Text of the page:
“The Falling Man in Richard Drew's picture fell in the manner suggested by the photograph for only a fraction of a second, and then kept falling.” --Tom Junod, Esquire
Even great photographs,
especially great photographs,
especially this one, the perfectly posed
food service worker, knees bent
as if walking into the building, one
of the two calm, perfectly lined,
perfectly vertical buildings
behind him. His job awaits,
hours of chopping herbs,
dicing onions, mincing garlic
for the lunch rush. His hands
are behind his back because
he could not get the garlic smell
off of them yesterday, perhaps,
and he hates the smell of his job
when he isn’t at his job. He hates
the food, every dish reduced
to components. The sauce
a line of measuring cups—stock
and wine—and mise en place bowls
waiting to be mixed, pans to be
deglazed, seasonings to be added…
He hates being one of a part, never
knowing how much pepper, how long
until the cabernet has reduced enough,
even how the final thing tastes.
His knife is sharp as the focus on him
in this picture. Food lies, he thought,
smelling the garlic every night, every
morning on himself. The fish, the filet,
the first sear on a roast somewhere
far off, then lost to the cut onion’s burn.
You believe the lie. Turn the photo
over, see it the way it happened. He
isn’t walking. He is upside down, falling,
he could not stay this posed for 106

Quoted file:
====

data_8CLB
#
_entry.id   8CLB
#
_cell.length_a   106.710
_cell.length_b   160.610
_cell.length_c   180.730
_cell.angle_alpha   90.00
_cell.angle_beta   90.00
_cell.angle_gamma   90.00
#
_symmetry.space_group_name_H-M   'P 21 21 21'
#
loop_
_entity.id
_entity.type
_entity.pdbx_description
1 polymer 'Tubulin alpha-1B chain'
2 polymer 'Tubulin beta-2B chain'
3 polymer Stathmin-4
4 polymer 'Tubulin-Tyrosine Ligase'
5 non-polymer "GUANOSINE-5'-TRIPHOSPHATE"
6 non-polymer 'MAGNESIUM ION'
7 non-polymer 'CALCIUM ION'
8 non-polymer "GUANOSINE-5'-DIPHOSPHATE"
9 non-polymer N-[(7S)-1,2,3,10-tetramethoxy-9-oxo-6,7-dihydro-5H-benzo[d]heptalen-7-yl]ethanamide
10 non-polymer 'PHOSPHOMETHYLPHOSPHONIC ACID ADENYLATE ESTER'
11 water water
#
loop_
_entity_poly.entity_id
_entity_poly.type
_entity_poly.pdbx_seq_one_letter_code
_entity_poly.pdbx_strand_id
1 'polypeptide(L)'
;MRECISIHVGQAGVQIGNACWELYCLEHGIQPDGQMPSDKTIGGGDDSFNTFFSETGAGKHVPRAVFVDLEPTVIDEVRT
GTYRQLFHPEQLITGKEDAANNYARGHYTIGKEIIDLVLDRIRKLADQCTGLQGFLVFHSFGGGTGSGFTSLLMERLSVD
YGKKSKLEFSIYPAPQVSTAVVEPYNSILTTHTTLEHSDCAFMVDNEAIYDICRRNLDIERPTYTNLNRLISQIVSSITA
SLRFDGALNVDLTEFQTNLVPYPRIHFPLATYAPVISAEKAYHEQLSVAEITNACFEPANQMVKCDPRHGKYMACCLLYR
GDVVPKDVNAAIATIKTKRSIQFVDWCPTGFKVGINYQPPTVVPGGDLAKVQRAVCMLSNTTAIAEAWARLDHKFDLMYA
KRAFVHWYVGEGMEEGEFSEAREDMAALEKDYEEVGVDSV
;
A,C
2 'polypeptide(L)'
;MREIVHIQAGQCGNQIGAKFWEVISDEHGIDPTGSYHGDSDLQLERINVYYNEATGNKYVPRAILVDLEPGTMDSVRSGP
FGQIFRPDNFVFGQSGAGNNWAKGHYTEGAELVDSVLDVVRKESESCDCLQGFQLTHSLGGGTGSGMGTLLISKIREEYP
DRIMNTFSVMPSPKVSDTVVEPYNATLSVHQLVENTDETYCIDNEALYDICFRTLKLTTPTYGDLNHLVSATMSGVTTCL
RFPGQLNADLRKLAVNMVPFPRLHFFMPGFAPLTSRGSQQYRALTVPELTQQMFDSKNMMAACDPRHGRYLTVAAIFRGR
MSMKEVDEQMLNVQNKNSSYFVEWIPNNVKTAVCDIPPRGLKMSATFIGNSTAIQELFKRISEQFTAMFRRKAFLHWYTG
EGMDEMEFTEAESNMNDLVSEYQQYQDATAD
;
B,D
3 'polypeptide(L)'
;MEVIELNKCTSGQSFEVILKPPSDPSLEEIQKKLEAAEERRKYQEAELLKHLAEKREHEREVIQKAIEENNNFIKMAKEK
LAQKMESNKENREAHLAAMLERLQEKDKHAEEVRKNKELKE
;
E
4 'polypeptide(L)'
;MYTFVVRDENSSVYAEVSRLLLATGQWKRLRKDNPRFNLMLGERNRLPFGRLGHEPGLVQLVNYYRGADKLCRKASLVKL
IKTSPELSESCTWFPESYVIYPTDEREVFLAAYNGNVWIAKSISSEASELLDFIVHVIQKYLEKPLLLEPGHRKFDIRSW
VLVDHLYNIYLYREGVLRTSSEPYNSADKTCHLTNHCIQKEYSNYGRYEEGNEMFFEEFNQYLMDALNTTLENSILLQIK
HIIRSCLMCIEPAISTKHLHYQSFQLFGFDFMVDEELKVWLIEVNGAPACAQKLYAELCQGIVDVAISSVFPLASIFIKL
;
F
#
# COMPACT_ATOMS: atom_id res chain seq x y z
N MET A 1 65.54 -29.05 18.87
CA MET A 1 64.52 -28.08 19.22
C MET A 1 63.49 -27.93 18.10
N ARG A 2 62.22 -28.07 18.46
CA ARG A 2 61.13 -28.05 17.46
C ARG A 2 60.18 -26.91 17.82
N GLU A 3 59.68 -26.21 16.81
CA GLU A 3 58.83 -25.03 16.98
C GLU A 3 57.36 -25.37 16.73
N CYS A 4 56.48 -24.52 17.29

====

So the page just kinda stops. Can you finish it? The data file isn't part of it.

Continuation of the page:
stories, falling. Believe he did.
He was diving, splitting the air,
graceful, praying, holy, alive.
Believe, because you do not see it here,
that stories above his feet
the buildings bellow not like smokestacks,
they will not fall. Believe, because
you do not see it here, the ground
is nowhere beneath him. He falls
forever, at peace, alive. Believe
the lie. Believe. Believe.
The Man at the Door
His footfalls on the other side,
barefoot soft or muffled by socks,
brush the tempo of a muted march.
He wears dark clothes, a turtleneck
folded underneath his chin. A soul
patch maybe, he fingers it and thinks.
Because when someone pauses
for too long, we think they must
be thinking. I slump in the chair
against the wall opposite the door.
Is it his door or mine? Is he in a hall
or another room? He is moving.
I will shuffle to the door. Please,
floorboards, do not creak. My hand
will hover at the knob. If it turns,
should I let it go or grab and wrench
it the other way? Its details: gold-shine
in the dark, polished, no visible screws
anchor it. And—the horror—no lock.